The world could breach a new average temperature record in 2023 or 2024, fuelled by climate change and the anticipated return of the El Nino weather phenomenon, climate scientists say.
Climate models suggest that after three years of the La Nina weather pattern in the Pacific Ocean, which generally lowers global temperatures slightly, the world will experience a return to El Nino, the warmer counterpart, later this year.
During El Nino, winds blowing west along the equator slow down, and warm water is pushed east, creating warmer surface ocean temperatures.
“El Nino is normally associated with record breaking temperatures at the global level. Whether this will happen in 2023 or 2024 is yet known, but it is, I think, more likely than not,” said Carlo Buontempo, director of the EU’s Copernicus Climate Change Service.
Climate models suggest a return to El Nino conditions in the late boreal summer, and the possibility of a strong El Nino developing towards the end of the year, Buontempo said.
The world’s hottest year on record so far was 2016, coinciding with a strong El Nino – although climate change has fuelled extreme temperatures even in years without the phenomenon.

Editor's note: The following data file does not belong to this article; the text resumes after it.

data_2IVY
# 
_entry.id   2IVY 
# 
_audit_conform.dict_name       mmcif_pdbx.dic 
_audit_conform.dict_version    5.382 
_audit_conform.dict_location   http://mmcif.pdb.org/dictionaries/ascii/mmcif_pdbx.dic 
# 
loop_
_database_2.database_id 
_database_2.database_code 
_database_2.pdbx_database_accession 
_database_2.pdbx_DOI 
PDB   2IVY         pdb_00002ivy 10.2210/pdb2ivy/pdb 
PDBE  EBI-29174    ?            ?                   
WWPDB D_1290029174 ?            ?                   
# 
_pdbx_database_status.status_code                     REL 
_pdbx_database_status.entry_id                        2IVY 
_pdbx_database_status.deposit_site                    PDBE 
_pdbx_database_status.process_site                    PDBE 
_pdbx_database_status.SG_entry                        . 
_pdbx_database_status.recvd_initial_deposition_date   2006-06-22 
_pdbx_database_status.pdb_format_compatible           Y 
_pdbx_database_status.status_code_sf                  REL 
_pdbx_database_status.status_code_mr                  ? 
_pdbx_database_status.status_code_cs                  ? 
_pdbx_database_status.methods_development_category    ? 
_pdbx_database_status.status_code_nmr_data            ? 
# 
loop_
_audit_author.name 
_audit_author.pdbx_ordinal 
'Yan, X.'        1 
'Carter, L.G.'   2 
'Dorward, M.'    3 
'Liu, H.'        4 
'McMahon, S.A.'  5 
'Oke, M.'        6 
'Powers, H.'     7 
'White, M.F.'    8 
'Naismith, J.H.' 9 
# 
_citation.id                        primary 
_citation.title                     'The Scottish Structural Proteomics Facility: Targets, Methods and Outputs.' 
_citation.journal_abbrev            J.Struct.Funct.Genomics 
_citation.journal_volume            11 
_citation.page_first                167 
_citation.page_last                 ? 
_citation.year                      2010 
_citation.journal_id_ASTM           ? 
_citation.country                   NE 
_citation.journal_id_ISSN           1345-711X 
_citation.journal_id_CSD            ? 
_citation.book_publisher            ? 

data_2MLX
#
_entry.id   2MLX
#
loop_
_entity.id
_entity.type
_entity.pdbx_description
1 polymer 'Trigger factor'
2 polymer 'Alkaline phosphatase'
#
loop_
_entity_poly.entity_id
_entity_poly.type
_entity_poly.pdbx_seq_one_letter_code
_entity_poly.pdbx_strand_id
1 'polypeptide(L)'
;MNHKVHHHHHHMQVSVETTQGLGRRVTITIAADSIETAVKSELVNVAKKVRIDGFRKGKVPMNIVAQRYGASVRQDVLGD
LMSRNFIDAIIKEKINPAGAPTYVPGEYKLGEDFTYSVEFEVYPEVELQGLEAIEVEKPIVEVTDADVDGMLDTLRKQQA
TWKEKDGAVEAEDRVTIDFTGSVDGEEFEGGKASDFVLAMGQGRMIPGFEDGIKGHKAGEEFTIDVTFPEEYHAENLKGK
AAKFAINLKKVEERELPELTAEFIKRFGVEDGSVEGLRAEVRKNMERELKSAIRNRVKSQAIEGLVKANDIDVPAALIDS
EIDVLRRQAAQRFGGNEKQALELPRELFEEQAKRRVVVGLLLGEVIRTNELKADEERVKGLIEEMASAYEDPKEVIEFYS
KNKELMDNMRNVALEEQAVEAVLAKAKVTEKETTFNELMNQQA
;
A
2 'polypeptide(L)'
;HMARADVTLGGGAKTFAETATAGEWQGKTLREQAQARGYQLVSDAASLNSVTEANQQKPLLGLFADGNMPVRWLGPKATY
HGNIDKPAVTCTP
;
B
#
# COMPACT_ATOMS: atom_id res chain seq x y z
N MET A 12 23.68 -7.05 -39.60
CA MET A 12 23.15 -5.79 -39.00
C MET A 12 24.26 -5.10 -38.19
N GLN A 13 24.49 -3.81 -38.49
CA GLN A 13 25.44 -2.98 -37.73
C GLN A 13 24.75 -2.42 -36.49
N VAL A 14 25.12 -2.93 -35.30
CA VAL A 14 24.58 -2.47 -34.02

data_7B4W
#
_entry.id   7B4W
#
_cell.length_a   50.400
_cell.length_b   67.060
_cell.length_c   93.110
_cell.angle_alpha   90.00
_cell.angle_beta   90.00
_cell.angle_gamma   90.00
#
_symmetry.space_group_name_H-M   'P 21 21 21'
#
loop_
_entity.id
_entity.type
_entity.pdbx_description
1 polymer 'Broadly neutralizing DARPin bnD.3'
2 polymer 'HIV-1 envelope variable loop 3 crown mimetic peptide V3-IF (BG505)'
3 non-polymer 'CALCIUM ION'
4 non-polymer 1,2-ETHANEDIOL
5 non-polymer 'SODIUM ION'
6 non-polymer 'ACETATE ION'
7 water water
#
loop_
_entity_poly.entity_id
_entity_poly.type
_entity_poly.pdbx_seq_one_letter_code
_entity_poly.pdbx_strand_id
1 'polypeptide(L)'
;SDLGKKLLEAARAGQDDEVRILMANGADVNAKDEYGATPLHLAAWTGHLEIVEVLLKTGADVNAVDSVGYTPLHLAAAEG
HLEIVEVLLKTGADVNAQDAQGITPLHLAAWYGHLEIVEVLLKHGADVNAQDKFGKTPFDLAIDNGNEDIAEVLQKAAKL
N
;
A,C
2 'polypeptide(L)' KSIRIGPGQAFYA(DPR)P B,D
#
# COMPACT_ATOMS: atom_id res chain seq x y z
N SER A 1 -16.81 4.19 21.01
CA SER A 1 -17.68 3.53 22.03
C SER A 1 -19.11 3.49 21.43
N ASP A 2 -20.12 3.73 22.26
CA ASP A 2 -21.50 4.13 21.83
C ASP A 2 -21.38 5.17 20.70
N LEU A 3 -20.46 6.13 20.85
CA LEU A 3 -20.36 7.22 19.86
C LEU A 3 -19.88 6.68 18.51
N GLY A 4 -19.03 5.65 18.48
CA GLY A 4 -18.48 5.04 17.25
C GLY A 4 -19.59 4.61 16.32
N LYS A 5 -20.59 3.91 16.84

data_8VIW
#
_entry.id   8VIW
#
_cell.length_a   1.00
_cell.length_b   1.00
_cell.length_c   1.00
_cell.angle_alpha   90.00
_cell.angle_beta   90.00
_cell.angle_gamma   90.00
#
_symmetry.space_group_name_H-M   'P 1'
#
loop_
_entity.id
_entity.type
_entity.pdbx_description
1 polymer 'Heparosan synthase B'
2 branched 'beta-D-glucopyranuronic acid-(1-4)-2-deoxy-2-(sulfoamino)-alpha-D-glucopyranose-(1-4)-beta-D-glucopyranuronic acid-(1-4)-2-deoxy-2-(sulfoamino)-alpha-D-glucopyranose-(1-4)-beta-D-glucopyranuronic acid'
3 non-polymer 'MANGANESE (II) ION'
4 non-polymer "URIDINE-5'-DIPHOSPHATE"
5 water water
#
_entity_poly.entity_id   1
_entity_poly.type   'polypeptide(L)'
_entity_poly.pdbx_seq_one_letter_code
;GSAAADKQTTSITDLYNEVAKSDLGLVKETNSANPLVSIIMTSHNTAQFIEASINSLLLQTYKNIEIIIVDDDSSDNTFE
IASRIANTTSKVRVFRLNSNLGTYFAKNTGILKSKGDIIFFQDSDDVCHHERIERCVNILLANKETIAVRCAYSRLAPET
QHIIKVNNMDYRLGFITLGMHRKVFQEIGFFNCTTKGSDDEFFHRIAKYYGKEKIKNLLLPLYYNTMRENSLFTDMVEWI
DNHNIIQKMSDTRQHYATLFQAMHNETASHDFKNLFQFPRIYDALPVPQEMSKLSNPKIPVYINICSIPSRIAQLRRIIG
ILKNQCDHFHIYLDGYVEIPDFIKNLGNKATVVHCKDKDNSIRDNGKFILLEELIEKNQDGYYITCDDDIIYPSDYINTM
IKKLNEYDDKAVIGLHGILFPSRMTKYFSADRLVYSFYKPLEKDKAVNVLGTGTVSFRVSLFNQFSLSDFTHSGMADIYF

The last eight years were the world’s eight hottest on record – reflecting the longer-term warming trend driven by greenhouse gas emissions.
Friederike Otto, senior lecturer at Imperial College London’s Grantham Institute, said El Nino-fuelled temperatures could worsen the climate change impacts countries are already experiencing – including severe heatwaves, drought and wildfires.
“If El Niño does develop, there is a good chance 2023 will be even hotter than 2016 – considering the world has continued to warm as humans continue to burn fossil fuels,” Otto said.
EU Copernicus scientists published a report on Thursday assessing the climate extremes the world experienced last year, its fifth-warmest year on record.
Europe experienced its hottest summer on record in 2022, while climate change-fuelled extreme rain caused disastrous flooding in Pakistan, and in February, Antarctic sea ice levels hit a record low.
The world’s average global temperature is now 1.2C higher than in pre-industrial times, Copernicus said.
Despite most of the world’s major emitters pledging to eventually slash their net emissions to zero, global CO2 emissions last year continued to rise.